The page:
Effects of a Specifically Designed Physical Conditioning Program on the Load Carriage and Lifting Performance of Female Soldiers.
ARMY RESEARCH INST OF ENVIRONMENTAL MEDICINE NATICK MA
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Forty-six women were studied to determine whether their ability to perform very heavy Army jobs could be improved by a specially designed 24-week physical training program administered within normal Army time constraints 32 subjects remained for the entire testing and training program. The training program proved effective. The weight of boxes the women could lift to three different heights improved between 30 and 47. After training, the average box-weight the women could lift onto a truck was 118 pounds, 81 of the Army male value. The number of 40-pound boxes the women could lift onto a truck in 10 minutes increased from 106 to 140. The number of 40-pound boxes that could be lifted off the ground, carried 25 feet and placed onto a truck increased from 53 to 62. Vertical jump and standing long jump distance increased 20 and 15 respectively. The speed at which a 75 pound backpack could be carried over a 2-mile mixed-terrain course increased from 3.4 to 4.4 miles per hour. Before the training, only 24 of the women could qualify for very heavy Army jobs after the training, 78 could qualify. Body composition improved as well.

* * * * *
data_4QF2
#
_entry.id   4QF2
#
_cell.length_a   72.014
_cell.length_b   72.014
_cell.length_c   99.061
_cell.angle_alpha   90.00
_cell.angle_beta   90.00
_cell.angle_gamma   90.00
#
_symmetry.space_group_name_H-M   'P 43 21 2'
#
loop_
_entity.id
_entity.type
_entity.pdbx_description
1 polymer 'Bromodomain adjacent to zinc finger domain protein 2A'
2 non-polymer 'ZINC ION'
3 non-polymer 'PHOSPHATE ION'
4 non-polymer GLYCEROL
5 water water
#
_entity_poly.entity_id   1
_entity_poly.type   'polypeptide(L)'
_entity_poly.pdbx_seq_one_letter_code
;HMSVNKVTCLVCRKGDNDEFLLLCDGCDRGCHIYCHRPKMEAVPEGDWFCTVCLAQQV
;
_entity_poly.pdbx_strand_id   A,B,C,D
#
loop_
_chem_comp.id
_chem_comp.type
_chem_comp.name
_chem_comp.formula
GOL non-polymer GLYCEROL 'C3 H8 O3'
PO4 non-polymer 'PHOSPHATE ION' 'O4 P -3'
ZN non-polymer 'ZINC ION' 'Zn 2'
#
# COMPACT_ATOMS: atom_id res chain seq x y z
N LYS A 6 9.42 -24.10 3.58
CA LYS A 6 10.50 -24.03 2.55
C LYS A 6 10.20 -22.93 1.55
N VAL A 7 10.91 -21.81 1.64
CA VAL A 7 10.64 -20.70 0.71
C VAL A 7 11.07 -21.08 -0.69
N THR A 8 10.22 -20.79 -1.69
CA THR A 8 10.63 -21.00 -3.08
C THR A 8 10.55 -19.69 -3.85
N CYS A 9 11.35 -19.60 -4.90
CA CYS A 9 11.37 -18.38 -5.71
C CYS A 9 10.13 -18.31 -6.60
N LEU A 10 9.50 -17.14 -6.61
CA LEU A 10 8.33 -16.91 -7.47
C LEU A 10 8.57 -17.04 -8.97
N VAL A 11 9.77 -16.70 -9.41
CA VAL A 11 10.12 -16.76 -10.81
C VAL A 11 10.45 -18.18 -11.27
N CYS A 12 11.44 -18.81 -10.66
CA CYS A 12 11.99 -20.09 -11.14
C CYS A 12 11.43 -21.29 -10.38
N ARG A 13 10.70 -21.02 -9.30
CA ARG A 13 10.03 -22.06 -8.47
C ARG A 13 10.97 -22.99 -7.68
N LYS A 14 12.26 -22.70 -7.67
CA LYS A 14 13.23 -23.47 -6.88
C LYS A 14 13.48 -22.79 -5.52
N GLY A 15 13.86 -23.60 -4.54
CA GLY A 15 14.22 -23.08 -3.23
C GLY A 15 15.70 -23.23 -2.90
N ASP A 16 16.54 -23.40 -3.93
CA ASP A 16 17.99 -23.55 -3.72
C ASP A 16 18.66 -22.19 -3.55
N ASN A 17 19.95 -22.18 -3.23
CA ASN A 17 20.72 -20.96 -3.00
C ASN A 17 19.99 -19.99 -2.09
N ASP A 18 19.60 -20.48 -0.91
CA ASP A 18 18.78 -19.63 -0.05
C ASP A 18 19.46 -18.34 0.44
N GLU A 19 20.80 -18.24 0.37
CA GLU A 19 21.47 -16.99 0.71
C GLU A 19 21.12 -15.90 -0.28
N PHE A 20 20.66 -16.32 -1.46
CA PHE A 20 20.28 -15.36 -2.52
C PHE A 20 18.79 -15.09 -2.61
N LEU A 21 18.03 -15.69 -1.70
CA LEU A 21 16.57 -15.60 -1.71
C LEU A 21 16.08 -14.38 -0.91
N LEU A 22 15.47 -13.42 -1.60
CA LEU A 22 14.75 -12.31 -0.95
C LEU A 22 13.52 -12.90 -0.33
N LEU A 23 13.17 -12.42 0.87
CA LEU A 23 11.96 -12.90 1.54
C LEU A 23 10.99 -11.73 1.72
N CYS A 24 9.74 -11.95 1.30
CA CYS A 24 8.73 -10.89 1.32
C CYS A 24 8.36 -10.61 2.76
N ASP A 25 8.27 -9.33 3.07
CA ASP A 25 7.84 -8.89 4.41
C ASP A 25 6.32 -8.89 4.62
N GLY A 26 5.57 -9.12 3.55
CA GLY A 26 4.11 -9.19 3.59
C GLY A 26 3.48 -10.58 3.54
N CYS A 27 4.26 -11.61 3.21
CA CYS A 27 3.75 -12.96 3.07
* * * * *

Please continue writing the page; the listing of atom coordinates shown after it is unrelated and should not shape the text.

- Anatomy and Physiology
- Stress Physiology